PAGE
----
α β γ δ ε ζ η θ ι κ λ μ ν ξ ο π ρ ς σ τ υ φ χ ψ ω Α Β Γ Δ Ε Ζ Η Θ Ι Κ Λ Μ Ν Ξ Ο Π Ρ C Σ Τ Υ Φ Χ Ψ Ω Ἷ Schließen Bewegen ?
Altgriechisch Wörterbuch - Forum
φάρμακα Μιθριδάτεια (85 Aufrufe)
Γραικίσκος schrieb am 08.09.2019 um 16:56 Uhr (Zitieren)
Mithridates VI. Eupator Dionysos hat den Krieg gegen die Römer verloren und ist von seinem eigenen Sohn Pharnakes abgesetzt worden.
Mithridates then took out some poison that he always carried in his sheath with his sword, and mixed it. Then two of his daughters, who were still girls growing up together, named Mithridatis and Nyssa, who had been betrothed to the kings of Egypt and of Cyprus, asked him to let them have some of the poison first, and insisted strenuously and prevented him from drinking it until they had taken some and swallowed it.
The drug took effect on them at once; but upon Mithridates, although he walked about rapidly to hasten its action, it had no effect, because he had accustomed himself to other drugs by continually trying them as a means of protection against poisoners; and these are still called “Mithridatic drugs” (φάρμακα Μιθριδάτεια).
Seeing a certain Bituitus there, an officer of the Gauls , he said to him, “I have profited much from your right arm against my enemies. I shall profit from it most of all if you will kill me, and save from the danger of being led in a Roman triumph one who has been so many years the absolute monarch of so great a kingdom, but who is now unable to die by poison because, like a fool, he has used other drugs as antidotes. Although I have kept watch and ward against all the poisons that a man takes with his food, I have not provided against that most deadly of all poisons, which is to be found in every king’s house, the faithlessness of army, children and friends. (τὸ γὰρ δὴ χαλεπώτατον καὶ σύνοικον ἀεὶ βασιλεῦσι φάρμακον, ἀπιστίαν στρατοῦ καὶ παίδων καὶ φίλων, οὐ προειδόμην ὁ τὰ ἐπὶ τῇ διαίτῃ πάντα προϊδὼν καὶ φυλαξάμενος.)” Bituitus, much moved, rendered the king the service that he desired.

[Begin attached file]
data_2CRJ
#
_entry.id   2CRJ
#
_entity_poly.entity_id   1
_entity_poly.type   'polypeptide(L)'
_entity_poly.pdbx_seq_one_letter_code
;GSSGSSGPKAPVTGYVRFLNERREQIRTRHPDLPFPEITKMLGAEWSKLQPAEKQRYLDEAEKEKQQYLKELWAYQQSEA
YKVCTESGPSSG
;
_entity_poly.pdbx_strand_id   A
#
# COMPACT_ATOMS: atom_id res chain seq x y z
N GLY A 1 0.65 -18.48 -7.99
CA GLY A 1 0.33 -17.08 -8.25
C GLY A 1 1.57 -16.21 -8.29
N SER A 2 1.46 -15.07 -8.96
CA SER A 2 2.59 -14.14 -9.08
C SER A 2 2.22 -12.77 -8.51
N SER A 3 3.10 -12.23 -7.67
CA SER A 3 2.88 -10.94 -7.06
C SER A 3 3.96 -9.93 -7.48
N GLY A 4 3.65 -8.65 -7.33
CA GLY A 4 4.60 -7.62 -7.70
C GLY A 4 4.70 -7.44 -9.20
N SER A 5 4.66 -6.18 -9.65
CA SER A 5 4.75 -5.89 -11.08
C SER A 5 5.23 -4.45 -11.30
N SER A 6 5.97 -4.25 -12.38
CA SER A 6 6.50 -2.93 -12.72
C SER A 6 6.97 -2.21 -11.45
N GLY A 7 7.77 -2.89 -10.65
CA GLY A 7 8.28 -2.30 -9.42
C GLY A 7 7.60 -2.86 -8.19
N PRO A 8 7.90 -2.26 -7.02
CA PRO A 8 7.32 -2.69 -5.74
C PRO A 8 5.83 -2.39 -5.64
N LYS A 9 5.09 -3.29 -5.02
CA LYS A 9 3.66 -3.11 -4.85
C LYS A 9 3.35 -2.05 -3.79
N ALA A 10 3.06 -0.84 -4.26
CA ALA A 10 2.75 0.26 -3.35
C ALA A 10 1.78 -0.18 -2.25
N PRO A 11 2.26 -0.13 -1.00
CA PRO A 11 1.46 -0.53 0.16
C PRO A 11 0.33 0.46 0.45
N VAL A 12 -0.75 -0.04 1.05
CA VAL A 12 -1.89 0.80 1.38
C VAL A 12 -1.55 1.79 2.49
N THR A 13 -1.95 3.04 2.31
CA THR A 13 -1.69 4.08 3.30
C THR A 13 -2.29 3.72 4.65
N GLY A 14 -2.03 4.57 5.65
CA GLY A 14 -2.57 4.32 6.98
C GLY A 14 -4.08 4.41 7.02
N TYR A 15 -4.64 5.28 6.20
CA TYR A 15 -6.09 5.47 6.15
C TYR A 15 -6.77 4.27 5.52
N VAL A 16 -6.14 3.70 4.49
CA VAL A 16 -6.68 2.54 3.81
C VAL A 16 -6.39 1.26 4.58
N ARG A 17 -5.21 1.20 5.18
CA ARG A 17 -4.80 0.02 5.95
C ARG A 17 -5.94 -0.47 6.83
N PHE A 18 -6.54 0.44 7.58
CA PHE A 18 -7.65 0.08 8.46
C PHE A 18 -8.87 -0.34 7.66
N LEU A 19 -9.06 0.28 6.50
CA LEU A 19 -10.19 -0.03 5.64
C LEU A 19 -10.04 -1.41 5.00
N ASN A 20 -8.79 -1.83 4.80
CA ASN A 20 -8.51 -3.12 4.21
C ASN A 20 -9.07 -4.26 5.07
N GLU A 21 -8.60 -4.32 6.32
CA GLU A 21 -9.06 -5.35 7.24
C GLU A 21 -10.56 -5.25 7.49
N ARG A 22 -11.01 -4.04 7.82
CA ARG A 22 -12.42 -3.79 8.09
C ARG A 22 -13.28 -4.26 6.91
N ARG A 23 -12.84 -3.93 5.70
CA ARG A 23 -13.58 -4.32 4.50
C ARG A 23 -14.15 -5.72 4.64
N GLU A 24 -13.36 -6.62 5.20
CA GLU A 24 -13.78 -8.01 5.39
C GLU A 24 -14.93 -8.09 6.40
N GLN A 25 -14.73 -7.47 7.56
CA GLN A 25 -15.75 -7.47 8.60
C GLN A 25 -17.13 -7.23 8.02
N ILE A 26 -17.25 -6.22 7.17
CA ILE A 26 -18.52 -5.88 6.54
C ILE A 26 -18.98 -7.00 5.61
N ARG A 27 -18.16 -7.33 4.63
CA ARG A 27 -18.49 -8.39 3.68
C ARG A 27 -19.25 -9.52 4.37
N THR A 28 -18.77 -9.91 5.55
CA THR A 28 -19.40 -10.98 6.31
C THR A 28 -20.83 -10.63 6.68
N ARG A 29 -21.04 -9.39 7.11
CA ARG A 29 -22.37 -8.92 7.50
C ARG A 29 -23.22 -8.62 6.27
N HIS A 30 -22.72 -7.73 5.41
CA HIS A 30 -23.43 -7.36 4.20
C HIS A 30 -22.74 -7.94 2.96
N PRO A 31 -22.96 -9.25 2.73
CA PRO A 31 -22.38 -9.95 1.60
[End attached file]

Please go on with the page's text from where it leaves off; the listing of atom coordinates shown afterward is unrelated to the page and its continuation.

(Appian: Roman History, ed. by Horace White. Vol. II, Cambridge/Mass. – London 1912, reprinted 2005, pp. 454 sq.)

Re: φάρμακα Μιθριδάτεια
Γραικίσκος schrieb am 08.09.2019 um 18:19 Uhr (Zitieren)
Meine Frau versichert an Eides Statt, daß dieses quasi homöopathische Prinzip medizinisch nicht funktioniert, weil die meisten Gifte kumulativ wirken. Ausnahme: Alkohol; aber damit vergiftet ja kein Attentäter einen König.
Der Bericht wäre dann historisch nicht richtig.
 
Antwort
Titel:
Name:
E-Mail:
Eintrag:
Spamschutz - klicken Sie auf folgendes Bild: Wasserfall

Aktivieren Sie JavaScript, falls Sie kein Bild auswählen können.